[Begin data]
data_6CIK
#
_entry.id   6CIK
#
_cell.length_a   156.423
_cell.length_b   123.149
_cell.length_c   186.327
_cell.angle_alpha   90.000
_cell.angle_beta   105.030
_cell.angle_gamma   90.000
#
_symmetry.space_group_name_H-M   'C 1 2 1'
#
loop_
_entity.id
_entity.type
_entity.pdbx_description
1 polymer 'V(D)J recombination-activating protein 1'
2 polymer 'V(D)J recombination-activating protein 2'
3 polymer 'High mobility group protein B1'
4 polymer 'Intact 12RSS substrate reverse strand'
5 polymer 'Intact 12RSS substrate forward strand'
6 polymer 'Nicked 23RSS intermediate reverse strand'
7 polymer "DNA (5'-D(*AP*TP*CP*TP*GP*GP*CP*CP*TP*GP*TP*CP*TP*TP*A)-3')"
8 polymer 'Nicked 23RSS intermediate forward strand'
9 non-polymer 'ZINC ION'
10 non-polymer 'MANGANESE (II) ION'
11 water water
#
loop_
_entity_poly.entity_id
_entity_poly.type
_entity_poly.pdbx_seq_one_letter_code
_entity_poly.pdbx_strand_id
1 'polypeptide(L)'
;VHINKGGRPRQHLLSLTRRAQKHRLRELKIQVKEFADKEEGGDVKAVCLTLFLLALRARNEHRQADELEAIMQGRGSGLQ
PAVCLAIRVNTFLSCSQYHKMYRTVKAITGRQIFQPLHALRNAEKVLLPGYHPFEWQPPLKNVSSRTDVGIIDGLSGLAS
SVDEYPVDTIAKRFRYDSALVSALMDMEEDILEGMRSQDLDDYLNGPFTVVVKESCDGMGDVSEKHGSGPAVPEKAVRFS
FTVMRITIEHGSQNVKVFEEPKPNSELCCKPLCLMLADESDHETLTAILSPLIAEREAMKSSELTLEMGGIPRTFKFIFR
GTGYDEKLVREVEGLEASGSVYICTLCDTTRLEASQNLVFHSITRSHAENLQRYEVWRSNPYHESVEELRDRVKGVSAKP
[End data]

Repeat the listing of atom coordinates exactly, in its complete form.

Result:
data_6CIK
#
_entry.id   6CIK
#
_cell.length_a   156.423
_cell.length_b   123.149
_cell.length_c   186.327
_cell.angle_alpha   90.000
_cell.angle_beta   105.030
_cell.angle_gamma   90.000
#
_symmetry.space_group_name_H-M   'C 1 2 1'
#
loop_
_entity.id
_entity.type
_entity.pdbx_description
1 polymer 'V(D)J recombination-activating protein 1'
2 polymer 'V(D)J recombination-activating protein 2'
3 polymer 'High mobility group protein B1'
4 polymer 'Intact 12RSS substrate reverse strand'
5 polymer 'Intact 12RSS substrate forward strand'
6 polymer 'Nicked 23RSS intermediate reverse strand'
7 polymer "DNA (5'-D(*AP*TP*CP*TP*GP*GP*CP*CP*TP*GP*TP*CP*TP*TP*A)-3')"
8 polymer 'Nicked 23RSS intermediate forward strand'
9 non-polymer 'ZINC ION'
10 non-polymer 'MANGANESE (II) ION'
11 water water
#
loop_
_entity_poly.entity_id
_entity_poly.type
_entity_poly.pdbx_seq_one_letter_code
_entity_poly.pdbx_strand_id
1 'polypeptide(L)'
;VHINKGGRPRQHLLSLTRRAQKHRLRELKIQVKEFADKEEGGDVKAVCLTLFLLALRARNEHRQADELEAIMQGRGSGLQ
PAVCLAIRVNTFLSCSQYHKMYRTVKAITGRQIFQPLHALRNAEKVLLPGYHPFEWQPPLKNVSSRTDVGIIDGLSGLAS
SVDEYPVDTIAKRFRYDSALVSALMDMEEDILEGMRSQDLDDYLNGPFTVVVKESCDGMGDVSEKHGSGPAVPEKAVRFS
FTVMRITIEHGSQNVKVFEEPKPNSELCCKPLCLMLADESDHETLTAILSPLIAEREAMKSSELTLEMGGIPRTFKFIFR
GTGYDEKLVREVEGLEASGSVYICTLCDTTRLEASQNLVFHSITRSHAENLQRYEVWRSNPYHESVEELRDRVKGVSAKP